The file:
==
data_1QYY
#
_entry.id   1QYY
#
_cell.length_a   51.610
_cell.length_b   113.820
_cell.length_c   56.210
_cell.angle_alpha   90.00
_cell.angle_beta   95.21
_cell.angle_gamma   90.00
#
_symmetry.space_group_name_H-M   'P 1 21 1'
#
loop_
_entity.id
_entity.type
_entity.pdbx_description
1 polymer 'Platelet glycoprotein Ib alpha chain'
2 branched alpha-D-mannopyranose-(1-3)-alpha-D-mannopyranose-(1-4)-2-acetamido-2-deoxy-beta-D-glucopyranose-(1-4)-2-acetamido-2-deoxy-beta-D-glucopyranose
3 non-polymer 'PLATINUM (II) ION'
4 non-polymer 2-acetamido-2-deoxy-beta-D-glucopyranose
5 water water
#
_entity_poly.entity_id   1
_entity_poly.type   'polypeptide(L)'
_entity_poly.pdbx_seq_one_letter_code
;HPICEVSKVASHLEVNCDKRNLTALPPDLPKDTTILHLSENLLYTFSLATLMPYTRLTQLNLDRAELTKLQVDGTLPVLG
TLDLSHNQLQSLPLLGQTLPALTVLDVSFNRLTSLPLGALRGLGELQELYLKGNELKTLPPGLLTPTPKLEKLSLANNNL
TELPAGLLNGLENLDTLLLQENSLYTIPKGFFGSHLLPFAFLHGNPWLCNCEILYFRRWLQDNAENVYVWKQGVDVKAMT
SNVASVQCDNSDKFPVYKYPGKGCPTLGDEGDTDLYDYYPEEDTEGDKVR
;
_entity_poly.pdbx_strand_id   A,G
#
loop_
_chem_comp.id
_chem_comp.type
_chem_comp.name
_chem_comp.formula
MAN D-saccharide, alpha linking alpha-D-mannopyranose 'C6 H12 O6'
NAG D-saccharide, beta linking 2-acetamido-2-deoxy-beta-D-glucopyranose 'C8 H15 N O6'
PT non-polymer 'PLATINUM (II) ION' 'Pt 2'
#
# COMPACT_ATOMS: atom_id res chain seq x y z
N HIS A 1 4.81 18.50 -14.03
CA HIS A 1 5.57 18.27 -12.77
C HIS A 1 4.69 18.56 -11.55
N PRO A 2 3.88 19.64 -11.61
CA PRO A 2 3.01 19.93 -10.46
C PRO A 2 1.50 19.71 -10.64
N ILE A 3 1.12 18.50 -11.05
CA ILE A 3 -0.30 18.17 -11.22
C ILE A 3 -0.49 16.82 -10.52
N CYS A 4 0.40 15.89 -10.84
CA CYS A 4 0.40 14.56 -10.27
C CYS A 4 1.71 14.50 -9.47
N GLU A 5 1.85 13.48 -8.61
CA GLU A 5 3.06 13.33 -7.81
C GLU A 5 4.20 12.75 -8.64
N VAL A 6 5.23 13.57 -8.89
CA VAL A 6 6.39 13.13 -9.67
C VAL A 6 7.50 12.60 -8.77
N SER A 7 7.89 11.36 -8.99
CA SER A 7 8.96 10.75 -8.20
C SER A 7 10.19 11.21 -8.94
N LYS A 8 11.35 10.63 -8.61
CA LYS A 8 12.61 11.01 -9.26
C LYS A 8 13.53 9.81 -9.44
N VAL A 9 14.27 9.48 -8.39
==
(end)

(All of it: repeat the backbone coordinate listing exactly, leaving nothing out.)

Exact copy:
data_1QYY
#
_entry.id   1QYY
#
_cell.length_a   51.610
_cell.length_b   113.820
_cell.length_c   56.210
_cell.angle_alpha   90.00
_cell.angle_beta   95.21
_cell.angle_gamma   90.00
#
_symmetry.space_group_name_H-M   'P 1 21 1'
#
loop_
_entity.id
_entity.type
_entity.pdbx_description
1 polymer 'Platelet glycoprotein Ib alpha chain'
2 branched alpha-D-mannopyranose-(1-3)-alpha-D-mannopyranose-(1-4)-2-acetamido-2-deoxy-beta-D-glucopyranose-(1-4)-2-acetamido-2-deoxy-beta-D-glucopyranose
3 non-polymer 'PLATINUM (II) ION'
4 non-polymer 2-acetamido-2-deoxy-beta-D-glucopyranose
5 water water
#
_entity_poly.entity_id   1
_entity_poly.type   'polypeptide(L)'
_entity_poly.pdbx_seq_one_letter_code
;HPICEVSKVASHLEVNCDKRNLTALPPDLPKDTTILHLSENLLYTFSLATLMPYTRLTQLNLDRAELTKLQVDGTLPVLG
TLDLSHNQLQSLPLLGQTLPALTVLDVSFNRLTSLPLGALRGLGELQELYLKGNELKTLPPGLLTPTPKLEKLSLANNNL
TELPAGLLNGLENLDTLLLQENSLYTIPKGFFGSHLLPFAFLHGNPWLCNCEILYFRRWLQDNAENVYVWKQGVDVKAMT
SNVASVQCDNSDKFPVYKYPGKGCPTLGDEGDTDLYDYYPEEDTEGDKVR
;
_entity_poly.pdbx_strand_id   A,G
#
loop_
_chem_comp.id
_chem_comp.type
_chem_comp.name
_chem_comp.formula
MAN D-saccharide, alpha linking alpha-D-mannopyranose 'C6 H12 O6'
NAG D-saccharide, beta linking 2-acetamido-2-deoxy-beta-D-glucopyranose 'C8 H15 N O6'
PT non-polymer 'PLATINUM (II) ION' 'Pt 2'
#
# COMPACT_ATOMS: atom_id res chain seq x y z
N HIS A 1 4.81 18.50 -14.03
CA HIS A 1 5.57 18.27 -12.77
C HIS A 1 4.69 18.56 -11.55
N PRO A 2 3.88 19.64 -11.61
CA PRO A 2 3.01 19.93 -10.46
C PRO A 2 1.50 19.71 -10.64
N ILE A 3 1.12 18.50 -11.05
CA ILE A 3 -0.30 18.17 -11.22
C ILE A 3 -0.49 16.82 -10.52
N CYS A 4 0.40 15.89 -10.84
CA CYS A 4 0.40 14.56 -10.27
C CYS A 4 1.71 14.50 -9.47
N GLU A 5 1.85 13.48 -8.61
CA GLU A 5 3.06 13.33 -7.81
C GLU A 5 4.20 12.75 -8.64
N VAL A 6 5.23 13.57 -8.89
CA VAL A 6 6.39 13.13 -9.67
C VAL A 6 7.50 12.60 -8.77
N SER A 7 7.89 11.36 -8.99
CA SER A 7 8.96 10.75 -8.20
C SER A 7 10.19 11.21 -8.94
N LYS A 8 11.35 10.63 -8.61
CA LYS A 8 12.61 11.01 -9.26
C LYS A 8 13.53 9.81 -9.44
N VAL A 9 14.27 9.48 -8.39